what my hair taught me about writing

From the day I was born until the time I started school, I loved my hair. I had no reason to believe that it wasn't beautiful. 

But when I entered Grade 1, teachers told me my hair didn’t look “neat” enough, even when it was tied up. In Grade 2, a girl started calling me "Frizz Pop", which was a clever pun because we used to eat these lollipops called Fizz Pops, but which nonetheless humiliated me. By Grade 3, when I was eight-turning-nine, I’d realised that my hair was not what most people considered beautiful. All my friends were girls with very pale skin and long, glossy hair. I had olive skin and wild curls.

I didn’t fit.

I spent about the next ten years fighting with my hair. I used to tie it up, still wet, in a tight band, gelling it down in the front to tame the soft baby hairs that stood up obstinately. When I got a bit older, I’d get it blown out at a salon every now and then and people would say, “You look so pretty with straight hair!” not realising the insult contained in their compliment. I would spend one or two days feeling good about my hair, but eventually I’d have to wet it, and the curls would come back, and everyone would go back to saying, “You’d be so much prettier if your hair were straight.” I believed them.  

But then something changed.

When I was nineteen, I went to Israel.

For the first time in my life, I saw girls and women celebrating their curls. They had cropped bobs and wild pixies, capes of dark curls down their backs. Their hair looked like mine—but they didn’t fight against it. They loved it.  

When I got home, I stopped straightening my hair. I started being gentle with it. I combed it with my fingers and left glossy beads of conditioner in it and I let it be. I loved it. And it loved me back.

I never get insults about my hair now. In fact, it’s the opposite. Most of the time, people tell they wish they had hair like mine. Maybe it’s because I’m not in school anymore, or maybe it’s because I take better care of it now, but I think it’s more than that. I think it’s because I love it.

So what does all of this have to do with writing?

Well, your writing style is a little like your hair. You’re born with it. Sure, you can improve and develop. But there’s something at the heart of your writing that’s there from the get go. What you notice. What you care about. The kinds of words and sentences you like to use. 

So treat your words like I treat my curls. Be gentle. Honour them. Don’t mess with them too much—with the words and themes and stories that spring naturally from your being. Let them be.

Your job as a writer is to love yourself, just as your job as a person is to love yourself. (Yes, your job is to send love into the world, too—but how can you do that if you hate yourself?)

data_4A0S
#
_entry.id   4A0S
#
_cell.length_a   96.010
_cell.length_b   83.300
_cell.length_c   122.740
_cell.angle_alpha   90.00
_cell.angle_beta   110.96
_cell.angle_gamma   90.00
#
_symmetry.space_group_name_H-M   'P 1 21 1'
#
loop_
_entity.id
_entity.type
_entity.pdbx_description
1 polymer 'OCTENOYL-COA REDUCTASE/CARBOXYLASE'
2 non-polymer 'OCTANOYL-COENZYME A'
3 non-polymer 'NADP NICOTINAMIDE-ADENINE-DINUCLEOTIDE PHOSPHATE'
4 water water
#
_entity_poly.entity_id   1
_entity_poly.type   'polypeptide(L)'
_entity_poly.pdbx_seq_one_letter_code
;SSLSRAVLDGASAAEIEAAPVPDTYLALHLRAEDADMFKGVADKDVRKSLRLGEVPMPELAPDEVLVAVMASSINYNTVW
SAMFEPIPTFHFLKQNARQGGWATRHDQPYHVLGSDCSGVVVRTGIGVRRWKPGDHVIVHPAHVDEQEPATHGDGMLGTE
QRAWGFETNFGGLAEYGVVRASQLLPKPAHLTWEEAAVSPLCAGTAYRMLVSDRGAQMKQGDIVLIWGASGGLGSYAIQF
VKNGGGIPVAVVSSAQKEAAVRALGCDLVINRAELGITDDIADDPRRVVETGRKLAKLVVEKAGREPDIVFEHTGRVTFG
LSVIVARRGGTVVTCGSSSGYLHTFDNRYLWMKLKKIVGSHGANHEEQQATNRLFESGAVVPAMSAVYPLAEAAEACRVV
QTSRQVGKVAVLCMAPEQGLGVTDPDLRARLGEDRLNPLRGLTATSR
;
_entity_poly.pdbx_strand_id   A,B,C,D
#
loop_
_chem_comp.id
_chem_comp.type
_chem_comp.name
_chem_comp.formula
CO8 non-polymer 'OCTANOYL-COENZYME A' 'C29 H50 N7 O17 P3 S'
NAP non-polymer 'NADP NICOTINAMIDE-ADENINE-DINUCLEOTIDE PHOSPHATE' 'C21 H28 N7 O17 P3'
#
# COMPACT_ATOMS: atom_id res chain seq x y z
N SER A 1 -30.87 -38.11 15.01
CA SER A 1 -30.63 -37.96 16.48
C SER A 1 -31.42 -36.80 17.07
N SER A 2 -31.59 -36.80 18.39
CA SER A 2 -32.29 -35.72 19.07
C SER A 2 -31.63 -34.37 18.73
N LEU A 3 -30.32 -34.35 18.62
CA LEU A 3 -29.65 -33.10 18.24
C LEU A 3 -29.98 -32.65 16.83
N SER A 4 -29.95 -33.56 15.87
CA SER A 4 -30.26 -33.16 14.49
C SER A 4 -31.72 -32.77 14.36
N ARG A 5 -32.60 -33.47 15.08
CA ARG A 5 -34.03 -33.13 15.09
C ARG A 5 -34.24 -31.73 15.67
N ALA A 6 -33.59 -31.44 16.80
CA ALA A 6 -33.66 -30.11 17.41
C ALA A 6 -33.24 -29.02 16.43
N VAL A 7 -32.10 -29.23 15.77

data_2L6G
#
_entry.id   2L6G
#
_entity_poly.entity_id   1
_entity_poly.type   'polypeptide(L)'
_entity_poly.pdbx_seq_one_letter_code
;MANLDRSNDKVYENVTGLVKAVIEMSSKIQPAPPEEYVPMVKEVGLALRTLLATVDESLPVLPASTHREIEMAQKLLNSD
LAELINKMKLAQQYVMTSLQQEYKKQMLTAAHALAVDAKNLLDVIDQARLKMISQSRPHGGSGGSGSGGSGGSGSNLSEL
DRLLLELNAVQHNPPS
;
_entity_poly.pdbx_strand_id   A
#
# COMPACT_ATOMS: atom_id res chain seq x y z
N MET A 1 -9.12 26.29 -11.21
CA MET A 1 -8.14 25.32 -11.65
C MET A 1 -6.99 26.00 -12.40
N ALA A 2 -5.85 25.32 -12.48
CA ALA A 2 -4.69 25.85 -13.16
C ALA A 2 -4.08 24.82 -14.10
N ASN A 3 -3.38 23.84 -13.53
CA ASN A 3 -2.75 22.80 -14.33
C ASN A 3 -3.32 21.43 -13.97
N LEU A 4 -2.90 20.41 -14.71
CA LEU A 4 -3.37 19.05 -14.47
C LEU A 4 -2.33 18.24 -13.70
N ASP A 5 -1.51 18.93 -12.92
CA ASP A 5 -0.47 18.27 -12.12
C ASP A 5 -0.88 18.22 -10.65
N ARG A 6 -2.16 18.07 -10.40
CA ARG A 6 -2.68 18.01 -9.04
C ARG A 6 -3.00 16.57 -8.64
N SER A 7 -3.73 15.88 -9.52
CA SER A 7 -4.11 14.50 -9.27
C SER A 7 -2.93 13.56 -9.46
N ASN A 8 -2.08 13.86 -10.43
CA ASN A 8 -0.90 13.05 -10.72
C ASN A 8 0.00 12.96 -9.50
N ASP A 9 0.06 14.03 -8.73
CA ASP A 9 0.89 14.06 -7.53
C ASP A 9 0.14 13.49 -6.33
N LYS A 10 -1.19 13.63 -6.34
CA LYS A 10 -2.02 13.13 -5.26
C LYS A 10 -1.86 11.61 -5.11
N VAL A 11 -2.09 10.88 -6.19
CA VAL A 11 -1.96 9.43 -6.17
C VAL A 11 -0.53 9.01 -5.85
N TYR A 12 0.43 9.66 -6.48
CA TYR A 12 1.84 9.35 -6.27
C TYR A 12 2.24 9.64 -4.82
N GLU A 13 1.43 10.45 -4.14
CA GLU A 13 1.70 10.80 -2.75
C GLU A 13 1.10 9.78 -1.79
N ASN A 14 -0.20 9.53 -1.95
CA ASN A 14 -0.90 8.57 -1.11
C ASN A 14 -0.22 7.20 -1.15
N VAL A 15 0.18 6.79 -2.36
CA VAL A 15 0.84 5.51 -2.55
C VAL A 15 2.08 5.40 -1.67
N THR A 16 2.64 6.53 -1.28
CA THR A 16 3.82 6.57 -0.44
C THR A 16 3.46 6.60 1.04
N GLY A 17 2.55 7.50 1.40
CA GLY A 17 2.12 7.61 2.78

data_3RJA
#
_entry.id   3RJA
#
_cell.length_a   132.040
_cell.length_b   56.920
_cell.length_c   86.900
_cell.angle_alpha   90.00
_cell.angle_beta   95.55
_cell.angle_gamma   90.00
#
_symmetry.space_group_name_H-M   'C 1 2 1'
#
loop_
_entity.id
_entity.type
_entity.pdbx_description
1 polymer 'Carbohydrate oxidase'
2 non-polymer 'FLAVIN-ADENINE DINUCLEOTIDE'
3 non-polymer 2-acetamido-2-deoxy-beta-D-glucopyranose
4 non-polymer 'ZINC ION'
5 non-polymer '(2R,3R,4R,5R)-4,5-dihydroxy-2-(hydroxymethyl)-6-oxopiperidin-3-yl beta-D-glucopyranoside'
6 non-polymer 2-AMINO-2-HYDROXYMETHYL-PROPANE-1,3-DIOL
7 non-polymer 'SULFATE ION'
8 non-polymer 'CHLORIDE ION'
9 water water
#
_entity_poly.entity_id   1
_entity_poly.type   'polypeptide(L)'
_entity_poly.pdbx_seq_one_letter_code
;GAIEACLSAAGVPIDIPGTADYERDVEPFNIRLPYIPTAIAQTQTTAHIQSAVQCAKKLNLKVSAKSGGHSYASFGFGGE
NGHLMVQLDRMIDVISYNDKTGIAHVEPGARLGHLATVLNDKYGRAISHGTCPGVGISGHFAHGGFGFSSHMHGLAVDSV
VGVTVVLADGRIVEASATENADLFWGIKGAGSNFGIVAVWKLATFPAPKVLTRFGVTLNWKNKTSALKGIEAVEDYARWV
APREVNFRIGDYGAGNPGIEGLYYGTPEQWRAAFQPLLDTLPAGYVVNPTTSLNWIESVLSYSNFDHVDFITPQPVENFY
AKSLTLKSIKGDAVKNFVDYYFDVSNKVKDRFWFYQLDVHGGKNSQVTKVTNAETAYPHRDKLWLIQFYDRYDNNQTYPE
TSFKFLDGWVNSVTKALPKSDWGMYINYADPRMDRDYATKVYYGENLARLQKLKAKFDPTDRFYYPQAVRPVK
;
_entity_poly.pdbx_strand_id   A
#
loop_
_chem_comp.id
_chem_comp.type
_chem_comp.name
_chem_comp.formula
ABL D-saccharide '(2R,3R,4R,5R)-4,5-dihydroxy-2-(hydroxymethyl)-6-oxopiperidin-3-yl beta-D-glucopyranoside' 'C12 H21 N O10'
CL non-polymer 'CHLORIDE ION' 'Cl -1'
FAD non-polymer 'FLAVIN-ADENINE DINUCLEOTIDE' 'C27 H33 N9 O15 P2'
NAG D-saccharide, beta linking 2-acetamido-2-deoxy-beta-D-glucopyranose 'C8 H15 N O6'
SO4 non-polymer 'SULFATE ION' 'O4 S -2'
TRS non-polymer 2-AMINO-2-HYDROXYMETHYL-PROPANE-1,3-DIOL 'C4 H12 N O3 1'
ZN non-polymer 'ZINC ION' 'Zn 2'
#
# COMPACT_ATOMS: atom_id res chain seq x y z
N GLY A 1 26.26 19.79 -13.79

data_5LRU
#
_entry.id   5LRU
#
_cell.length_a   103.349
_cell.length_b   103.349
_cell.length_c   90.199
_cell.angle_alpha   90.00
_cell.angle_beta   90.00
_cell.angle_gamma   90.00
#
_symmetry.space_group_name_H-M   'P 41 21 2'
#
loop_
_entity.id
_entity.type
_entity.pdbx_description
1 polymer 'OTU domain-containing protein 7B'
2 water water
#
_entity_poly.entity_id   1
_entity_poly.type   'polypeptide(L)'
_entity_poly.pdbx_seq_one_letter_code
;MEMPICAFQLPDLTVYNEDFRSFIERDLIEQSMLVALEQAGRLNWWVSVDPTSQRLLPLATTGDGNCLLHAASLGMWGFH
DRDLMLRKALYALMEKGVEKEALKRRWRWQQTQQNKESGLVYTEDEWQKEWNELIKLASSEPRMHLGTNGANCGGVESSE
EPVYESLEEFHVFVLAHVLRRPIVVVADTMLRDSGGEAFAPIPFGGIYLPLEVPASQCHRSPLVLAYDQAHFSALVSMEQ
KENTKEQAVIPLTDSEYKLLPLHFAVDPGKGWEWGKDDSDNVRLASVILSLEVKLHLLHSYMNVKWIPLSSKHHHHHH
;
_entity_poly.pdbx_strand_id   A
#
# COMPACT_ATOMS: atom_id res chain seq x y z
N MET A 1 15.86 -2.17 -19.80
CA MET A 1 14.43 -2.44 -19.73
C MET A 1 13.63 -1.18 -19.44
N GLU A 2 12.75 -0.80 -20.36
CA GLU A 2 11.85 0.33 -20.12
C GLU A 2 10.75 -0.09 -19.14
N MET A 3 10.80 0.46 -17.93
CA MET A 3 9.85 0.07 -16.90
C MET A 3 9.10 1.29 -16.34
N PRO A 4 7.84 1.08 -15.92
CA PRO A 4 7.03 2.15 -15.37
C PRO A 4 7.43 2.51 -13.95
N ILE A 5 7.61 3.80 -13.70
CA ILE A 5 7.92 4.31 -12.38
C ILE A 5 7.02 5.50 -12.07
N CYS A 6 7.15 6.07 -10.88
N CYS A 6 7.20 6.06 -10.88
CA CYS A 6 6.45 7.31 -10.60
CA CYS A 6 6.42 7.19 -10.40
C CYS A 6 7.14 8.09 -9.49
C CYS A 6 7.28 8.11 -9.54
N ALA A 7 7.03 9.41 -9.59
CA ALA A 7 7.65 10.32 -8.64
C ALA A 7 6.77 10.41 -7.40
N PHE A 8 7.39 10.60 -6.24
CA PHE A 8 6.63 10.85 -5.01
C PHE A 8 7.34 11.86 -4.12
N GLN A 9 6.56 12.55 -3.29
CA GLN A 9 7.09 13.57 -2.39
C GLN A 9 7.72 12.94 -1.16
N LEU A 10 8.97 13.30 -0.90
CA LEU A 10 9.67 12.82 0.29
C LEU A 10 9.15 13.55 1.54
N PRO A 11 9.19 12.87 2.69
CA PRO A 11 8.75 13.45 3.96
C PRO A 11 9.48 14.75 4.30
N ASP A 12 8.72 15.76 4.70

If you love your words, they’ll love you back. And others—not everyone, but the right people—will see them for what they really are: beautiful and strange and unruly and awesome and completely, completely unique.

No blow out required.

 

 

 

 

 

 

 

 

 

 

 

 

how to find your voice

Voice is really important to me—as a reader and as a writer.

My favourite books are ones whose narrators seem to reinvent language—CHIME, ROOFTOPPERS, THE KINGDOM OF LITTLE WOUNDS, THE GOD OF SMALL THINGS, THE BLOODY CHAMBER AND OTHER STORIES, THE HANDMAID’S TALE, THE FOLK KEEPER, THE STAR-TOUCHED QUEEN.

I struggle to get started with a draft until I’ve found the voice of the narrator, and my writing is often described as "voicey".  

You could say that voice is something I’m obsessed with.

But what is it, really?

In the publishing world, voice is a term used by literary agents and editors to describe the quality of a writer’s prose.

They’ll say things like, “I like the concept, but the voice didn’t grab me.” Or: “I love the voice here! I’d follow this character anywhere.” (Which is actually something my literary agent said to me when I sent her an early draft of THE TURNAWAY GIRLS.) (And I love her for it.)

When you boil it down, voice is diction, rhythm, metaphor. It’s structure and sentence length and punctuation and repetition.

Voice is basically words doing what they do best.

But it’s also this ephemeral quality that a piece of writing either has or doesn’t have—a quality that makes you want to keep reading, that connects deeply to your soul, that makes you go, “I can’t get enough of this!”

It's because of this that I think the idea of voice can be extended.

Voice isn't just how you write.

It's who you are.

This work happens off the page.

It starts with this: your life is argument for something. If there’s no argument in your life, there won’t be any argument in your writing. And by argument I mean: energy, drive, forward-motion.

If you don’t yet know what your life is an argument for, that’s okay. Here are some questions to get you started:

What do I have nightmares about?

What’s my deepest fear?

What makes me angry?

What do I love?

Who do I love?

What am I willing to fight for?

What problem in the world do I want to solve?

What is my most painful memory?

You’ll often hear writers say, “Write what you’re afraid of,” or, “Write the book that won’t leave you alone.” And I completely agree.

Here’s why: if you’re afraid of a project or you can’t stop thinking about a project, it’s more likely to be connected with themes, ideas and characters you care about. It's as simple (and as complicated) as that.